I did respond to you over at my place. I won't post that here since this is your floor. You can respond to me here or there. Your choice.

    It's interesting really how your response to my post was the same as my response to the Tennessee legislation.

    Here is my deal. If people want to go to church or temple or a mosque or to circle of standing stones that is fine with me. But don't enact legislation that gives *your* particular view of the world based on faith the same weight as scientific inquiry. After all if we let one creation myth in, don't we have to let them all? what about the people that believe the world came from the sundering of a great dragon of chaos or we float on a disc supported by four elephants on the back of a giant sea turtle?

    The Other Side
    The Freedom of Nonbelief

    1. So you would not have let Galileo enter the classroom with his ideas either, because they were so outside the mainstream of the time? If someone comes in to teach that gravity actually separates objects of mass (like the disc on elephants idea) he would be quickly dis proven and dismissed. Why should anyone fear an open comparison of scientific interpretations of the evidence in front of them, unless they know that their conclusions are questionable.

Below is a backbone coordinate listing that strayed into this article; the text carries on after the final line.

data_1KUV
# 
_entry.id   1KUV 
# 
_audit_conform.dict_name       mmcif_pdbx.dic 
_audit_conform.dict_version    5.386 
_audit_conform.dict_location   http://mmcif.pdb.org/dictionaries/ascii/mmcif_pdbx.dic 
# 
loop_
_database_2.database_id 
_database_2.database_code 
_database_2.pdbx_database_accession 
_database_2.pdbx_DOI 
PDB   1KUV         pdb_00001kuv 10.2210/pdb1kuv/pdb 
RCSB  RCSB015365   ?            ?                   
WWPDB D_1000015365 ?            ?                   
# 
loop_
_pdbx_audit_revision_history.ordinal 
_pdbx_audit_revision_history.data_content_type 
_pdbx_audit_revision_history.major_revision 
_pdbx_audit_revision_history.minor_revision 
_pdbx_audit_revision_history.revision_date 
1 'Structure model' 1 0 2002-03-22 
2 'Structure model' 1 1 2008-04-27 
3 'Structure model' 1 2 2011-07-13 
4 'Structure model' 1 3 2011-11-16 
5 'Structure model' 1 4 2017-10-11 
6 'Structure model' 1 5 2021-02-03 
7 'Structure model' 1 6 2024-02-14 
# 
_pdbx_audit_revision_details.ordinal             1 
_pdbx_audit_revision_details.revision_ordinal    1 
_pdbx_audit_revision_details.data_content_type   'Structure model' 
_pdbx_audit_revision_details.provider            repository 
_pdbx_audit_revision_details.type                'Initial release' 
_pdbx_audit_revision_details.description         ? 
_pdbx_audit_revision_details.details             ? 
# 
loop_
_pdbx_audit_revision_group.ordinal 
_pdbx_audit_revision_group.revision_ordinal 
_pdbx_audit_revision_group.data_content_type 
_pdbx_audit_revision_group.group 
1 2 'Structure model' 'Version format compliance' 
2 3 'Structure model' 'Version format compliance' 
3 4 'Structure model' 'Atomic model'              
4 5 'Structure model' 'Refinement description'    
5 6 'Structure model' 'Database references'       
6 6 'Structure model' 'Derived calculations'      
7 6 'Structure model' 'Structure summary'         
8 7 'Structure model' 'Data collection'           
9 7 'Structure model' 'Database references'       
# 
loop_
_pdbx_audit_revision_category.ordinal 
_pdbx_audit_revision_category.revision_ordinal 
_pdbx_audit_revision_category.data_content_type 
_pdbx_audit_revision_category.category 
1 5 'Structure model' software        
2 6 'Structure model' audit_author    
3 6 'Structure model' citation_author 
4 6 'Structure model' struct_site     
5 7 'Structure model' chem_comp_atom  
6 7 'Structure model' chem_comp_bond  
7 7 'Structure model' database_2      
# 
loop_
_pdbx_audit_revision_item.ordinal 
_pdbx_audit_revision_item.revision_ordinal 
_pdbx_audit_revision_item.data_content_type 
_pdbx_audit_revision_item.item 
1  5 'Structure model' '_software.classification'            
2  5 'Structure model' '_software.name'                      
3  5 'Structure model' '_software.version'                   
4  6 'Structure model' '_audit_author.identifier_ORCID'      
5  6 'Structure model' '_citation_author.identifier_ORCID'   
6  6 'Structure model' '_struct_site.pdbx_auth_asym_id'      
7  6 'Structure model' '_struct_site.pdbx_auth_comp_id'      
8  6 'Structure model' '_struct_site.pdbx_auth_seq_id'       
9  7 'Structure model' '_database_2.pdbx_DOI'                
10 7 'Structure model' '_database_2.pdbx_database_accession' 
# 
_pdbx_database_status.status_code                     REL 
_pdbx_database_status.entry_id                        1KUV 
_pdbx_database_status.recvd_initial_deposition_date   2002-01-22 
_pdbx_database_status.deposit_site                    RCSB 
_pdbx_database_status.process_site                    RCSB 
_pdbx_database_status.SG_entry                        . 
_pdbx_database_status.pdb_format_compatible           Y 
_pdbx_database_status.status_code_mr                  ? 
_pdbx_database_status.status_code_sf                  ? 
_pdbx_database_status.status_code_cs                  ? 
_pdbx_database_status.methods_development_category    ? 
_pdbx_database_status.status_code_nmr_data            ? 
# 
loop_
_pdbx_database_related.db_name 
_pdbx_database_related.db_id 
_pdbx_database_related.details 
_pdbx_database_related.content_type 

Besides all that, legislators are mandated to reflect the expressed interest of the citizens. Let them be, and let creationism fall (or stand) on its scientific merits.

    2. Actually it was Christians that did that to Galileo. And they only imprisoned him. Other scientists were killed.

      But you are right. I really don't have to do anything. Creationism has been dying for the last 20 or so years and this will all be a moot issue soon.

    3. So the christians persecuted Galileo because he held a heliocentric view of the solar system? No. The idea was deemed 'possible' by the church, but when Galileo seemed to attack his friends (both Pope Urban 8 and the Jesuits)in his 'Dislogue' they were backed into a corner and tried him for 'heresy'. Throughout the whole ordeal, it was the general population of scientists of the day who doubted Galileo's radical view that the earth went around the sun!